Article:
From counterinsurgency and containment, through negotiation and mediation, to integration and cooptation, state and international approaches to address non-state armed actors face significant obstacles. On the other hand, official, state-based actors, specialized non-governmental organizations (NGOs), and private actors—including elder statesmen, influential international figures, and retired high political officials—have developed independent conflict resolution approaches, leveraging their non-state status to fill the gap left by states and international organizations.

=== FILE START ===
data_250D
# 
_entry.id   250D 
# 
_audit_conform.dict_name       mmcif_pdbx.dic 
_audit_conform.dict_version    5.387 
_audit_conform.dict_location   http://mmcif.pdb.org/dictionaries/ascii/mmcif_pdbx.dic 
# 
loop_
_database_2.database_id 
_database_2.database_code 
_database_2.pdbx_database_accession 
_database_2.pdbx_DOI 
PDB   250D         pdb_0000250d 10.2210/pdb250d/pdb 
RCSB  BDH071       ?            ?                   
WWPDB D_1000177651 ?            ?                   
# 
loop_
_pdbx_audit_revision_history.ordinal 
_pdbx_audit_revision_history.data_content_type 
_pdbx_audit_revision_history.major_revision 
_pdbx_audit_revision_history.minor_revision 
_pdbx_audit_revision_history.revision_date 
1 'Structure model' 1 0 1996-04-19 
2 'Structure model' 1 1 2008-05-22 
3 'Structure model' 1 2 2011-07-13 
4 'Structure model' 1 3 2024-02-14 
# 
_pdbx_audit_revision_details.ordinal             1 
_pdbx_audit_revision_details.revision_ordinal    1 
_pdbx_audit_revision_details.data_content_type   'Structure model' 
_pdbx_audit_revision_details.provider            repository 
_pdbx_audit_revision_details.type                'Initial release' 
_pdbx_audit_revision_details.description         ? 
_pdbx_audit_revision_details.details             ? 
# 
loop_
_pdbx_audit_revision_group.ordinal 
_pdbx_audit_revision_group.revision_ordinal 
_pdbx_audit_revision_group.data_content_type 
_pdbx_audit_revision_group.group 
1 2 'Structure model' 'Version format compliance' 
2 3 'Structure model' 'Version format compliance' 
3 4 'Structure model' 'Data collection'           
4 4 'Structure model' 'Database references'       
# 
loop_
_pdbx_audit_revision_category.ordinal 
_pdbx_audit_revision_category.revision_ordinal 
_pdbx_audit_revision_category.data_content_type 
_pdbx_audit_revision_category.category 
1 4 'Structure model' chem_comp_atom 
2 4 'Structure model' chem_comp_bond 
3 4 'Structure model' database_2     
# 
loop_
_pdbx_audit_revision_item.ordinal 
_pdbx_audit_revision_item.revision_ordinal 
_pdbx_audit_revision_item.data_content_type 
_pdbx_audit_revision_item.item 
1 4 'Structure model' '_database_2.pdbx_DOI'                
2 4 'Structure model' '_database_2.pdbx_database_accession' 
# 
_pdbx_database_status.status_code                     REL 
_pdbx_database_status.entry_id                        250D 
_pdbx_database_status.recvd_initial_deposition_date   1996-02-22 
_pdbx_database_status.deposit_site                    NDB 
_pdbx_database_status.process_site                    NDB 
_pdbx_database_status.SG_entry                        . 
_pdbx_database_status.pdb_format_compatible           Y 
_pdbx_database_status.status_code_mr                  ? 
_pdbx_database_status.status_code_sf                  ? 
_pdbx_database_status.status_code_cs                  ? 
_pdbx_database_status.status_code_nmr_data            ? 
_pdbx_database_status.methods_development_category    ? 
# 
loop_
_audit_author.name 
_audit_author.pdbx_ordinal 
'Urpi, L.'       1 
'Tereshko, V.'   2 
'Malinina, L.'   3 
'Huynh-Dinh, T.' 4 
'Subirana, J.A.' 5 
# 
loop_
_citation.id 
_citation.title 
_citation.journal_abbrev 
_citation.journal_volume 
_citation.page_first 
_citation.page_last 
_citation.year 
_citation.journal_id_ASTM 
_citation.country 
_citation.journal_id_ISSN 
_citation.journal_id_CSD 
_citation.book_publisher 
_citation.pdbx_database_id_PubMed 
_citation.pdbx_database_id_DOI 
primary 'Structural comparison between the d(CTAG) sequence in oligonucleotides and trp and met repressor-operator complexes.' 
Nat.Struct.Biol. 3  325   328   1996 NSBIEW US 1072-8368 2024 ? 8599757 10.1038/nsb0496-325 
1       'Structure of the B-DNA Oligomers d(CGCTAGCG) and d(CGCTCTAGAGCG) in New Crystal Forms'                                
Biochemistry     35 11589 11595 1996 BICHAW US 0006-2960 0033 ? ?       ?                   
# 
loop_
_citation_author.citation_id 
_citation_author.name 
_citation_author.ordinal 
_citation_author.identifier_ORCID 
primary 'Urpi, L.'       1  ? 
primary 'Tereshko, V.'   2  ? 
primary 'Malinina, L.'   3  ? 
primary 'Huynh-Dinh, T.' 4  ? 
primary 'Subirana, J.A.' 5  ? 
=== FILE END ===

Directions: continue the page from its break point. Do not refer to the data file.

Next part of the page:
By using their dependence on a positive public image, NGOs and private actors have been able to persuade some armed actors to change their behavior. Coordinated approaches between different actors utilizing their respective strengths may help achieve specific goals and sustainable resolutions where non-state armed actors are involved. The contributions of specialized NGOs and private actors are worth considering in three particular fields: i) supplementing official policy; ii) taking on responsibility for distinct policy components; and iii) developing policy and early warning.